More to the point, it ignores the fact that many of the mainline Protestant churches which are collapsing have taken increasingly liberal positions on a host of issues from sexuality to race relations, without stemming the flow of people leaving their pews.

General malaise

Smietana is on firmer ground when highlighting the work of yet another sociologist, Josh Packard, whose work focuses on the religious attitudes of young Americans.

Packard’s findings suggest that the drop-off in religious practice is associated with a decline of institutional trust across the board, rather than being down to failings of Christian church leaders.

Even if one were to leave aside all such issues, the anecdotes and vignettes derived from the author’s reporting do little to suggest that deeply committed believers have been driven from their churches by exposure to great wrongdoing.

In one case, he describes how a former Methodist was put off attending her church due to the relaxation of its Covid policies as the pandemic went on.

Eventually, after a period of total non-attendance and at the prompting of her child, she and her family joined a different church where masks were mandatory, and where sermons were more about social justice and less about “making it to Heaven.”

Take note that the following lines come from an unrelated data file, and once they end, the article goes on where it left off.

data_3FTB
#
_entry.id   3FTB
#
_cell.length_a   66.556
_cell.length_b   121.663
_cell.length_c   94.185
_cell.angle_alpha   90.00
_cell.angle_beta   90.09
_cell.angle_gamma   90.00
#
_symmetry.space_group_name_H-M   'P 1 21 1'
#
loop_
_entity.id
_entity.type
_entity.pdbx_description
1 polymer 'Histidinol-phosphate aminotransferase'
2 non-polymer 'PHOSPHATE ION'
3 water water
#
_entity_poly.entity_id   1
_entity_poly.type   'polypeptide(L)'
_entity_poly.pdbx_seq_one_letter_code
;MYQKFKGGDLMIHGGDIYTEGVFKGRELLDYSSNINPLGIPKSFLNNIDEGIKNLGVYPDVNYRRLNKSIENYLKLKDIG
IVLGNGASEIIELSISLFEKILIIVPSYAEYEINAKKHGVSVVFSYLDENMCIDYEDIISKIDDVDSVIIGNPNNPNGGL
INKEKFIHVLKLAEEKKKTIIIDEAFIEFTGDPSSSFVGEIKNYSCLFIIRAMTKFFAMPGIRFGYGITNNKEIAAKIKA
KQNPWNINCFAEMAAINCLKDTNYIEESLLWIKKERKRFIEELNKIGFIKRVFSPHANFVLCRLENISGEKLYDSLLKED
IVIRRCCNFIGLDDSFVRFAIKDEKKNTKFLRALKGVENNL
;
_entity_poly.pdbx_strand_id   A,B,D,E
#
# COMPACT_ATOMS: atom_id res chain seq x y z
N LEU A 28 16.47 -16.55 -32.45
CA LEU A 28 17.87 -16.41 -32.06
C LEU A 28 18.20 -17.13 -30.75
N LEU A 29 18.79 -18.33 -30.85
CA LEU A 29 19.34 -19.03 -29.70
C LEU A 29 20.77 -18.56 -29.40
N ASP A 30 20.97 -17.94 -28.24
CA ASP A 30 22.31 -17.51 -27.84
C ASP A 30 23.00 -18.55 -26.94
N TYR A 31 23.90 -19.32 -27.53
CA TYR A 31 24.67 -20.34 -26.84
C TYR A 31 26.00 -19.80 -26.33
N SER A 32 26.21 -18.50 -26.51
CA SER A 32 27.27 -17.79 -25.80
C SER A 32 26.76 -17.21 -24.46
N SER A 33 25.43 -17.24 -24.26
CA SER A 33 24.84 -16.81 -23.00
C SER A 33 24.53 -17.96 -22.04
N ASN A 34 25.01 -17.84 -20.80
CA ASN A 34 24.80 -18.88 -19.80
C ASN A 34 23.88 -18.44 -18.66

Scandals involving Protestant pastors (including sexual abuse) occupy a surprisingly large part of what is essentially a book about Protestantism, in spite of the author’s nominally Catholic background.

Some controversies appear strangely under-reported compared to those which have occurred in the Catholic Church: all the stranger, given that media commentators frequently suggest that Catholicism should be refashioned in a Protestant image.

Had Smietana placed more focus on the Catholic Church in the United States, he would surely have been able to highlight high levels of disaffiliation which have been made to appear less significant by the influx of Hispanic immigrants.

That said however, his book is a good entry-level insight into the overall situation, and serves as a cautionary tale for anyone tempted to look to American Protestantism as an example to be copied.

Its inherent religious and social individualism has played an important part in creating an existential crisis where people do not feel the need to belong to anything greater than themselves.

Not only have its racially divided pews failed to heal the country’s historical wounds, they have provided an opportunity for an ugly new Christian nationalism to develop in place of what should be Christian universalism. Houses of worship which emphasised the entertainment of services and the personal charisma of preachers are losing their audience, and proving instead to be houses built on sand.